Iconosquare — a quick study of how colors and design choices shape brands and interfaces
Design story — by Filip Justic
This article tackles the question of how and why we made certain design choices in reshaping Iconosquare’s brand and product suite.
Prior to even jumping into this quick study, would just like to say that this is the first time I’m writing anything of this sort, so keep that in mind 🙂
Secondly, if I made grammar errors, please don’t tell me. Let me live in bliss.
So let’s start.
Who is Iconosquare?
Iconosquare is a key metrics tool that helps people grow their Instagram and Facebook presence with exclusive insights and best-in-class management tools.
Starting out in France in 2011, Iconosquare now has over million users, and serves tens of thousands of agencies and organizations.
Check them out on iconosquare.com
Why did they come to us?
Iconosquare reached out to us through Dribbble. They liked our profile and wanted to know if we would like to present some ideas on improving their current dashboard. We obliged with a mini pitch and I guess that was enough. Not sure how we fared with other agencies in terms of pricing, but usually we aren’t the cheapest option.
How we helped?
Balkan Brothers helped them visually update their brand and web app as part of our wider piece of work on the whole product that included complete overhauls of user experience and user interface for website, web app and mobile apps.
During that process, we dived deep into color exploration and how it might steer the product into new directions.
Iconosquare entrusted us with the keys of the house so to speak. Even though we wanted to hammer down all the walls, pull out the plumbing, cut off the wires, our task was to improve where possible without bringing the house down.
We worked closely with Rachel Hamlin, product manager at the time, to make sure that all our solutions align with Iconosquare’s development team.
Searching for the color scheme that elevates both the user experience and brand image
Color scheme exploration is a key phase during style, brand and language overhauls. Color can represent different meanings and ideas, and makes a huge difference to the overall visual direction.
Considering the existing user base and demographics data we knew that the safest bet would be to keep it blue. It’s a very popular and neutral color, easily aligned to multiple directions. A lot of colors complement blue as primary, so the choice was obvious. Well, we had to give it a shot and try a trendy setup with purple, but that didn’t pass initial revisions.
You can see some of the options we tested out
Even though the “Power Blue” contrast level was ranking extremely high (6.42:1 — WebAIM), the required usage of color (heavy) meant that the overall experience was too intrusive. Keep that in mind. It’s all about balancing out the color use and contrasts. Obviously, readability is important but so is the overall usage and how it makes the user feel within that environment.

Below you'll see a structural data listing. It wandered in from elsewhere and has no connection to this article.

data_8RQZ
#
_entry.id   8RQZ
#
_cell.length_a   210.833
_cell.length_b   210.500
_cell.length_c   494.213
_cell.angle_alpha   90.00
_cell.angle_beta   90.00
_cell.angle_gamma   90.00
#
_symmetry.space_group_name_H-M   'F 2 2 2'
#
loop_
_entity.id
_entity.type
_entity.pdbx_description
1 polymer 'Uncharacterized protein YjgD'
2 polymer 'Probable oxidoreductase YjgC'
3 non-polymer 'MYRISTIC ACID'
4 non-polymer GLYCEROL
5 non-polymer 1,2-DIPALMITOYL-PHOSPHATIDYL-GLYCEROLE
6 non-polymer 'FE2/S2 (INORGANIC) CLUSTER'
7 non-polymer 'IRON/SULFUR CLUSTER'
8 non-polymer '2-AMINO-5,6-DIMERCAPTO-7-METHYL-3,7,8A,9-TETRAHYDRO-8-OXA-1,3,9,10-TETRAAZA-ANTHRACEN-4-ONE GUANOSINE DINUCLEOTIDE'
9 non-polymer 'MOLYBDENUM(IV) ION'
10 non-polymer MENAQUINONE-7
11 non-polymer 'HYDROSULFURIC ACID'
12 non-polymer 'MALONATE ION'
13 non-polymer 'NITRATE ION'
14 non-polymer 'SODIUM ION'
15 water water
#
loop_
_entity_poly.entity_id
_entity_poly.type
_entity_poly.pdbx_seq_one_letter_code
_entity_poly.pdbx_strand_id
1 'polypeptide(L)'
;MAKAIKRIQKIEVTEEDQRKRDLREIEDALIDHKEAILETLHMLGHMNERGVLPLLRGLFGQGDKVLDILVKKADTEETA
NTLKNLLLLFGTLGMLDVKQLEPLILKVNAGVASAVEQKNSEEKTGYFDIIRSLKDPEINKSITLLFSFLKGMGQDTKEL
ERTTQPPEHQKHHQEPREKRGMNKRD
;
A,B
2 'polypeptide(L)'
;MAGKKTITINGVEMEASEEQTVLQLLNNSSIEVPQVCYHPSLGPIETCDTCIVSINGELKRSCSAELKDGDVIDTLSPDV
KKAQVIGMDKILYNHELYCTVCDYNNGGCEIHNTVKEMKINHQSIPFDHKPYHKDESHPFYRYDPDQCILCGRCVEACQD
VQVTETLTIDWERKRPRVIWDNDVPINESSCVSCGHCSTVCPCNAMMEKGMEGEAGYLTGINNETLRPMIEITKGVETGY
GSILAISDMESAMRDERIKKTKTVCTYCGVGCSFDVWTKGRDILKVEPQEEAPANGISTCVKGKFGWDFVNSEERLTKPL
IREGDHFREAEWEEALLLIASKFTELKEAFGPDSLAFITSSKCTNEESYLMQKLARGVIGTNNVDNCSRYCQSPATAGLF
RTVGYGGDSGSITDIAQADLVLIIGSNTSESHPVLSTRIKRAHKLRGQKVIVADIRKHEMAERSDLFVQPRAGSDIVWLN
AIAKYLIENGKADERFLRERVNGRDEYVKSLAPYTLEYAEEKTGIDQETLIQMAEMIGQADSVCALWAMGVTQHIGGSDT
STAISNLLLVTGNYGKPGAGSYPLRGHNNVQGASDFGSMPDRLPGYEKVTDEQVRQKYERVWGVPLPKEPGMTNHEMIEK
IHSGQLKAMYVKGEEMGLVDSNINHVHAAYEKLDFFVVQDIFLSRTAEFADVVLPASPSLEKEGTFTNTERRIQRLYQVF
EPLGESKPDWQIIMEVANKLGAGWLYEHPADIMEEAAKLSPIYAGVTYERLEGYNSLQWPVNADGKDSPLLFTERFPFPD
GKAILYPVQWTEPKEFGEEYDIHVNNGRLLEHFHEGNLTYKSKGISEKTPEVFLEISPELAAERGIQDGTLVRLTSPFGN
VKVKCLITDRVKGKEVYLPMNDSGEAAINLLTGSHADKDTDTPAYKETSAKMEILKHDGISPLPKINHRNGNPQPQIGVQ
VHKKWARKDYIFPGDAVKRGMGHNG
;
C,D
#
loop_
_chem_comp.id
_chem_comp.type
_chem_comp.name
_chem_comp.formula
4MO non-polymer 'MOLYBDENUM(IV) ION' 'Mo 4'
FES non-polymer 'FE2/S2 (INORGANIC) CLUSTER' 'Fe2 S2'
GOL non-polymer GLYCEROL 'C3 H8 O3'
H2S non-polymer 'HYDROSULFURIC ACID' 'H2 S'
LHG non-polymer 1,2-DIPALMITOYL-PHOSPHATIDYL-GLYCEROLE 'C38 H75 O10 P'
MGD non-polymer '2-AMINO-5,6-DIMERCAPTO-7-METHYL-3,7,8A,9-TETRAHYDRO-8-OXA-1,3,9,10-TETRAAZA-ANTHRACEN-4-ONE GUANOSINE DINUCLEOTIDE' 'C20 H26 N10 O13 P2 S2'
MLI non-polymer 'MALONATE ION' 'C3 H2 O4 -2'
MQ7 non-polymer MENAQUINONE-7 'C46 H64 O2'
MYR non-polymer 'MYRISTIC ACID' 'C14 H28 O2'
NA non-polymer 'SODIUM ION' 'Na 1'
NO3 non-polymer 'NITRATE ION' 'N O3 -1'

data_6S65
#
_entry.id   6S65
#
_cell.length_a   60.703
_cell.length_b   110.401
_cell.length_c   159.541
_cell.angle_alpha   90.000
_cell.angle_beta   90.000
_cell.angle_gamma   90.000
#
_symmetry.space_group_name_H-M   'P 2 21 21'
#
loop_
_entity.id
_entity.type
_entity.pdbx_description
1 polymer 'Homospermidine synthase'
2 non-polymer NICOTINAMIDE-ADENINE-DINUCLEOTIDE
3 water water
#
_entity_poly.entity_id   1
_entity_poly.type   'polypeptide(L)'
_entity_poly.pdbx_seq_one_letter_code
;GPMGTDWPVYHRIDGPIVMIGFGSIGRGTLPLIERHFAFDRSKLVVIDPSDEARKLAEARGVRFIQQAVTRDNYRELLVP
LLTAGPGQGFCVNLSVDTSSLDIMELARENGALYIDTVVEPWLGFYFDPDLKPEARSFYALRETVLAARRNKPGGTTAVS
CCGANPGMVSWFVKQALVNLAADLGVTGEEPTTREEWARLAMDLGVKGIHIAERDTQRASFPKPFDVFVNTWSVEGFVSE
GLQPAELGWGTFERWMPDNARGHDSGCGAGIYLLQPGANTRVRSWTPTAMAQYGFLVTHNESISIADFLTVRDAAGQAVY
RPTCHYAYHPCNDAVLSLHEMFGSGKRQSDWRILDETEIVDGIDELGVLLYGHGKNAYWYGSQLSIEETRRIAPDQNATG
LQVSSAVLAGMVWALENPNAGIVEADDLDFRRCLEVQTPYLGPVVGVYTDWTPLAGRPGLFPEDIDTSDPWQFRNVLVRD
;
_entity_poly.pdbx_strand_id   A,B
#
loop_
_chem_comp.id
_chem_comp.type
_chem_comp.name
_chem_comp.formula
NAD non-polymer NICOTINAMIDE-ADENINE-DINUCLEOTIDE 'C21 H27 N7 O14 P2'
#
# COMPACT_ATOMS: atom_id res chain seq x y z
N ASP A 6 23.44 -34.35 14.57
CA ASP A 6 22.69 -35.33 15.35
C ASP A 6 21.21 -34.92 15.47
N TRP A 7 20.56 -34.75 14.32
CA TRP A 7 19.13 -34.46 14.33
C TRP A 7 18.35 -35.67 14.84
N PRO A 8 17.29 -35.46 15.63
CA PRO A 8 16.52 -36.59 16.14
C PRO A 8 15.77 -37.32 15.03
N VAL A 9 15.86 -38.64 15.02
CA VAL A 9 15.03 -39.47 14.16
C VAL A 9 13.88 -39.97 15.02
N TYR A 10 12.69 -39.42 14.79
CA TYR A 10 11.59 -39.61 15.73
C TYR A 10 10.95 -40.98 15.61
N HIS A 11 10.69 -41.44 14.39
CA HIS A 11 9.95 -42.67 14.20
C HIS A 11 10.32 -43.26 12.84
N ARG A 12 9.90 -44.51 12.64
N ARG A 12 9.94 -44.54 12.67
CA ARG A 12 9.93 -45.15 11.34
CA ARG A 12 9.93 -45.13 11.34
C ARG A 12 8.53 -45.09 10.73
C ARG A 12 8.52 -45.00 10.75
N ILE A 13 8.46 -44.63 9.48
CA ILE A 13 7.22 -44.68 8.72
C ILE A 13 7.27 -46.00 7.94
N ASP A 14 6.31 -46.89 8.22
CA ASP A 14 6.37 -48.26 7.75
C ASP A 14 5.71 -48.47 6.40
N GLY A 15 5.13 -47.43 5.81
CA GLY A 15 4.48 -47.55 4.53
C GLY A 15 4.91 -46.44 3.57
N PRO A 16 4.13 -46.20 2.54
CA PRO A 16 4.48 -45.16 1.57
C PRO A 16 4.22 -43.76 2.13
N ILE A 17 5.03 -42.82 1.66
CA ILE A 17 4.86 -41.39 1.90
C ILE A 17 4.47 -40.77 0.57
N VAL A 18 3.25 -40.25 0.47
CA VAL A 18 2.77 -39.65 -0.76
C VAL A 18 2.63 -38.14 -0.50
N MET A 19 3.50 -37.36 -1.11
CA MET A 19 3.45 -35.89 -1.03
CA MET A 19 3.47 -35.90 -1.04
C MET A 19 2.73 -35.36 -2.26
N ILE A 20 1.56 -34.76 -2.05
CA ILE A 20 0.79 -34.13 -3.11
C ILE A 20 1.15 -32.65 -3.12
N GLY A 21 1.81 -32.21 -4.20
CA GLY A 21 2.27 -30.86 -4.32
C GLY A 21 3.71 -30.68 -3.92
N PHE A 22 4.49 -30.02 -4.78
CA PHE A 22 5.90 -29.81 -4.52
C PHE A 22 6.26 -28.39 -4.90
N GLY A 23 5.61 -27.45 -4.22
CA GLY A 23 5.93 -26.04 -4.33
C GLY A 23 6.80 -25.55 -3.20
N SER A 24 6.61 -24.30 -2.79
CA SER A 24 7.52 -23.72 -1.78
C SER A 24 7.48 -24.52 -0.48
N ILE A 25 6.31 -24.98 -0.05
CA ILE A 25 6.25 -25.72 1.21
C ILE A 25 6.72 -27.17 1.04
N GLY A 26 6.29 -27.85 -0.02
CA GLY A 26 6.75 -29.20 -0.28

We finally settled on a soft blue as the principal color, with its vibrant counterparts in green, purple, red, orange and yellow.
Usually, we select complementary colors using https://coolors.co/app. Not sure how everybody else does it, but this we found to be very helpful in finding the right balance between colors.
Updating the iconic brand
We updated their mark and lettering, as well as the sizing between those elements. Furthermore, their updated color palette gave them the more vibrant look of a progressive, forward-thinking company.
In the process, we explored how different colors could be included in branding to depict a level of modularity and uniqueness.
Even though the explored branding with a multi-color approach was the direction we pushed for, the safer way was eventually chosen.
Charlie Isslander and his team Soulmates did a great exploration into the multi-color approach to the overall brand and elements. However, the client wanted a more uniformed approach for the re-brand. Something that wouldn’t stray too much from the familiar path.
We landed on a unicolor approach using the soft blue as the primary.
Finding typography that suits both the expanse of the website and the precise nature of dashboard design.
In the meticulously precise world of dashboard design, where visual balance and readability are the pillars that hold the whole user experience in place, our challenge was to find typography that worked hard.
We needed a font family that was unique, yet familiar; funky but not distracting; crafted, yet accessible.
Our aim was to go for GT Walsheim due to its unique rounded precision and interesting readability within an interface environment but ended up using Circular due to its familiarity and ease of use.